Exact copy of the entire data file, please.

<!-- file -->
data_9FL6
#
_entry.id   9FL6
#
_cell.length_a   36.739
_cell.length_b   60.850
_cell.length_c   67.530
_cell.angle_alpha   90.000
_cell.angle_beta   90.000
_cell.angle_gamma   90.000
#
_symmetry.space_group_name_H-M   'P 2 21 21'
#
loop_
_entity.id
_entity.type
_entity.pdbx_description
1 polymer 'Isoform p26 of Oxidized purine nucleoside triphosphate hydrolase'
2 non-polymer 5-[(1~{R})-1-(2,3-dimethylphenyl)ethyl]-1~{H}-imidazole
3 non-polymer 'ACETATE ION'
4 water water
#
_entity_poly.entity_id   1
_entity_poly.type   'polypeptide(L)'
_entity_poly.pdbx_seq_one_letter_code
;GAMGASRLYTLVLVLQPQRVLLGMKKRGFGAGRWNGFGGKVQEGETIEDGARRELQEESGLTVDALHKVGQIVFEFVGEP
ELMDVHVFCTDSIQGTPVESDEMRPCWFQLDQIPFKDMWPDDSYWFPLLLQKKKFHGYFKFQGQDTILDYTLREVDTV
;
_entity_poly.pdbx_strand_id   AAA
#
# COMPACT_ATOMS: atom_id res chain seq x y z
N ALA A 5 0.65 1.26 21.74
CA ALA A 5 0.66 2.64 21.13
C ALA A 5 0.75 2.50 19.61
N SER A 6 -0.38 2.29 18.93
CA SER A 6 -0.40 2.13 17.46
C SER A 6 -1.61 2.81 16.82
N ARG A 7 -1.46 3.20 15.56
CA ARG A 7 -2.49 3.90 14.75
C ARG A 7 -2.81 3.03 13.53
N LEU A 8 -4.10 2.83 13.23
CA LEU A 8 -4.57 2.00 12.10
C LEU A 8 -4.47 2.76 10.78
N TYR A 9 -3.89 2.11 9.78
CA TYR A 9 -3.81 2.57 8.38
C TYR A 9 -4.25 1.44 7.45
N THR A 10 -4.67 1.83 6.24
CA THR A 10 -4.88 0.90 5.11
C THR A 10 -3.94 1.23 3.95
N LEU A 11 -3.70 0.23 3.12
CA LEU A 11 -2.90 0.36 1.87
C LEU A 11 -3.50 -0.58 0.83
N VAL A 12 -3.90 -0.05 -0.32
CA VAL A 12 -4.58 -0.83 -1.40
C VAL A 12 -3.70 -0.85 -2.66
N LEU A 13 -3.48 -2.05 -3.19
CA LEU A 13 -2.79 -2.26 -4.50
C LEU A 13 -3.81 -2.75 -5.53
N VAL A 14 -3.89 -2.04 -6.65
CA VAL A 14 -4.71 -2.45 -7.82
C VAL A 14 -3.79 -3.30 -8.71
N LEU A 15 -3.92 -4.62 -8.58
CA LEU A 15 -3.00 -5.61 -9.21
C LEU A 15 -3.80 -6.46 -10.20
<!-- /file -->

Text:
data_9FL6
#
_entry.id   9FL6
#
_cell.length_a   36.739
_cell.length_b   60.850
_cell.length_c   67.530
_cell.angle_alpha   90.000
_cell.angle_beta   90.000
_cell.angle_gamma   90.000
#
_symmetry.space_group_name_H-M   'P 2 21 21'
#
loop_
_entity.id
_entity.type
_entity.pdbx_description
1 polymer 'Isoform p26 of Oxidized purine nucleoside triphosphate hydrolase'
2 non-polymer 5-[(1~{R})-1-(2,3-dimethylphenyl)ethyl]-1~{H}-imidazole
3 non-polymer 'ACETATE ION'
4 water water
#
_entity_poly.entity_id   1
_entity_poly.type   'polypeptide(L)'
_entity_poly.pdbx_seq_one_letter_code
;GAMGASRLYTLVLVLQPQRVLLGMKKRGFGAGRWNGFGGKVQEGETIEDGARRELQEESGLTVDALHKVGQIVFEFVGEP
ELMDVHVFCTDSIQGTPVESDEMRPCWFQLDQIPFKDMWPDDSYWFPLLLQKKKFHGYFKFQGQDTILDYTLREVDTV
;
_entity_poly.pdbx_strand_id   AAA
#
# COMPACT_ATOMS: atom_id res chain seq x y z
N ALA A 5 0.65 1.26 21.74
CA ALA A 5 0.66 2.64 21.13
C ALA A 5 0.75 2.50 19.61
N SER A 6 -0.38 2.29 18.93
CA SER A 6 -0.40 2.13 17.46
C SER A 6 -1.61 2.81 16.82
N ARG A 7 -1.46 3.20 15.56
CA ARG A 7 -2.49 3.90 14.75
C ARG A 7 -2.81 3.03 13.53
N LEU A 8 -4.10 2.83 13.23
CA LEU A 8 -4.57 2.00 12.10
C LEU A 8 -4.47 2.76 10.78
N TYR A 9 -3.89 2.11 9.78
CA TYR A 9 -3.81 2.57 8.38
C TYR A 9 -4.25 1.44 7.45
N THR A 10 -4.67 1.83 6.24
CA THR A 10 -4.88 0.90 5.11
C THR A 10 -3.94 1.23 3.95
N LEU A 11 -3.70 0.23 3.12
CA LEU A 11 -2.90 0.36 1.87
C LEU A 11 -3.50 -0.58 0.83
N VAL A 12 -3.90 -0.05 -0.32
CA VAL A 12 -4.58 -0.83 -1.40
C VAL A 12 -3.70 -0.85 -2.66
N LEU A 13 -3.48 -2.05 -3.19
CA LEU A 13 -2.79 -2.26 -4.50
C LEU A 13 -3.81 -2.75 -5.53
N VAL A 14 -3.89 -2.04 -6.65
CA VAL A 14 -4.71 -2.45 -7.82
C VAL A 14 -3.79 -3.30 -8.71
N LEU A 15 -3.92 -4.62 -8.58
CA LEU A 15 -3.00 -5.61 -9.21
C LEU A 15 -3.80 -6.46 -10.20